Diversity, Kashmiriat, Corruption, Weak Govt
“The third angle relates to the Pakistan-occupied-Jammu & Kashmir. The Line of Control has divided many families. Both sides have mountains. Gujjars inhabit these areas. Take, for example, Gilgit. The relatives and ancestors of the people of Gilgit lived, and continue to live, in Baluchistan. POJK, which people on other side call Azad Kashmir, doesn’t house Kashmiri-speaking people. The population of ethnic Kashmiris in POJK is not even one per cent. We have to take cognizance of this demographic profile of the region also. Because in 1994 the Indian Parliament had adopted a resolution which said the only issue that still remained to be resolved between India and Pakistan was the merger of POJK with India. Thus, according to me, the Kashmir problem has three dimensions – Centre-State relations, internal dimension/empowerment and Jammu & Kashmir and POJK”.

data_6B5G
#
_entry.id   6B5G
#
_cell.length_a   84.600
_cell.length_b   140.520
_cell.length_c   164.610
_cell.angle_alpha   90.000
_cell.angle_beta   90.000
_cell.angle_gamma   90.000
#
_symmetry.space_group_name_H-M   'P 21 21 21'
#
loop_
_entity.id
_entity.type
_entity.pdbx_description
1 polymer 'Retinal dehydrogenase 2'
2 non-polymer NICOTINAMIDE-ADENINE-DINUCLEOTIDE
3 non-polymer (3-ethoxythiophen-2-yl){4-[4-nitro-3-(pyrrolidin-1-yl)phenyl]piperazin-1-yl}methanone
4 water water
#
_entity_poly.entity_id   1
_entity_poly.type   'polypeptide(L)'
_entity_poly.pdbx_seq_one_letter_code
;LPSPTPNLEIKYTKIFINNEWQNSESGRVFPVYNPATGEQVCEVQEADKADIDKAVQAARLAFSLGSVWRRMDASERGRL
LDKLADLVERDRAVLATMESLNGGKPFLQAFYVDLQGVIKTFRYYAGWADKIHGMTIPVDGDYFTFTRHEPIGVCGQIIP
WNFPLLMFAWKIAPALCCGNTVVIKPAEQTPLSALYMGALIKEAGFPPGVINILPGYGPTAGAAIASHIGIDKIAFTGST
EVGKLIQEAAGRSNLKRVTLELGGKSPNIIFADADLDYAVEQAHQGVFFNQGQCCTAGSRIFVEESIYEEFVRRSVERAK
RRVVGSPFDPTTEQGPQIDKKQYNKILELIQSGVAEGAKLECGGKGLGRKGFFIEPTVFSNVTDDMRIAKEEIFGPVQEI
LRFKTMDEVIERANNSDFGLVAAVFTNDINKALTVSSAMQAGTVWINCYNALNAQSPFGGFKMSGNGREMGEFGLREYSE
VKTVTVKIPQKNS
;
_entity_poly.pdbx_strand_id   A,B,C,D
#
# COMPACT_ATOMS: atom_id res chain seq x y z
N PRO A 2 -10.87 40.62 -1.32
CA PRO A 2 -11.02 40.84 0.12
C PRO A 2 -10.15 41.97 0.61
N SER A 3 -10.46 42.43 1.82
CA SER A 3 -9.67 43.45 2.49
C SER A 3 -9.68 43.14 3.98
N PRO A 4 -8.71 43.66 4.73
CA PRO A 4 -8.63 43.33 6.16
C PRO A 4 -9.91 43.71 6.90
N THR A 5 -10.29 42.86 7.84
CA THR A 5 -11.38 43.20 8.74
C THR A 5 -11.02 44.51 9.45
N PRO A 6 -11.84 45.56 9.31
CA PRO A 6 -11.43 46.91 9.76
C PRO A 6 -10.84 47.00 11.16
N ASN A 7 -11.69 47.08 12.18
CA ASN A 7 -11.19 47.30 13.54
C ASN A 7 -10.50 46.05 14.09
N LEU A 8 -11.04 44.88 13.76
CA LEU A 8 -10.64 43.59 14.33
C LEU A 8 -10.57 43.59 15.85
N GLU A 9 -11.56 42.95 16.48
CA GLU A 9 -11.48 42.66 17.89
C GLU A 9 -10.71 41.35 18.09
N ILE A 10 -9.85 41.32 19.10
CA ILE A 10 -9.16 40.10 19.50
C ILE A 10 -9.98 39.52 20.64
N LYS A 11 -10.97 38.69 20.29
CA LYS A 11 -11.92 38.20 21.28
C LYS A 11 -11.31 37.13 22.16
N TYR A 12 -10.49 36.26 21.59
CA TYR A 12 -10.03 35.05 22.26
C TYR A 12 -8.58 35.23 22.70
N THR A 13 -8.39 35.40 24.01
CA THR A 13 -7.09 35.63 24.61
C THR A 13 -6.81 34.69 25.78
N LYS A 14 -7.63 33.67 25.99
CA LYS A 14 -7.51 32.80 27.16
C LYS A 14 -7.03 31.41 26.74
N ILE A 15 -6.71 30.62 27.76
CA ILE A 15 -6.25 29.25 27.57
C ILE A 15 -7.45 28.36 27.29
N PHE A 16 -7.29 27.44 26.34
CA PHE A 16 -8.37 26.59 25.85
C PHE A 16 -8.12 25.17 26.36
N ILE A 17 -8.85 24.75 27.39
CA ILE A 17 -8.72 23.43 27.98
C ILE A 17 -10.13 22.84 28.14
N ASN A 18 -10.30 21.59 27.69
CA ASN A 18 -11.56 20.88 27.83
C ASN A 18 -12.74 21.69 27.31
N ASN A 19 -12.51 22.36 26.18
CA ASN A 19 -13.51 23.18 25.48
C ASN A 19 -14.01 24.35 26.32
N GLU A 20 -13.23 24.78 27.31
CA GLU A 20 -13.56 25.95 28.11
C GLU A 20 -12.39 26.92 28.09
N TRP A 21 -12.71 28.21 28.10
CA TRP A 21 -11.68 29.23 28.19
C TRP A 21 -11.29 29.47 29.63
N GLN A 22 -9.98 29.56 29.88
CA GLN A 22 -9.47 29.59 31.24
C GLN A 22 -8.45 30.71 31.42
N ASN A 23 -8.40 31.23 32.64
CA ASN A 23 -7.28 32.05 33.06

“We have been committing a grave mistake since six decades and the mistake is that we are looking at the Kashmir issue the way the people of the Valley want. I agree that the Valley has witnessed more terror-related incidents. Many people have lost their lives there. But it is also true that all the chief ministers of the state, barring GhulamNabi Azad, have been from the Valley. The militant outfits are also Kashmir based. That is why the media and other people focused their attention on the Valley alone. The result of this approach was the neglect of Ladakh and Jammu province. So, when we talk of diversity we talk of the various aspects of the state’s diversity and complexity. We talk of diversity in terms of language. At least eight languages are spoken in the state. There is cultural diversity. There is one more important thing. People say that Jammu & Kashmir is a Muslim-majority state. It’s true in a sense. But this doesn’t mean that the Muslim population is homogeneous. It is not. The first difference is that the state houses Sunnis and Shiite Muslims. The Muslims who inhabit the areas adjoining the Line of Control are ethnically different. They are Gujjars, Bakerwals, Paharis and so on. They speak different languages. Their culture is different from that of the Muslims who inhabit the Valley proper. They are like Dogras. They have rich literature. They are culturally very rich. They live and co-exist peacefully because they are Dogras who do not discriminate between Hindus and Muslims. They call themselves Rajputs. Besides, they feel proud of this fact. The people of the country do not know all this. We have discussed in detail this aspect of the state’s demographic profile and diversity in our report because I believe that each and every socio-cultural group in the state must get the right to preserve its identity, culture and heritage”.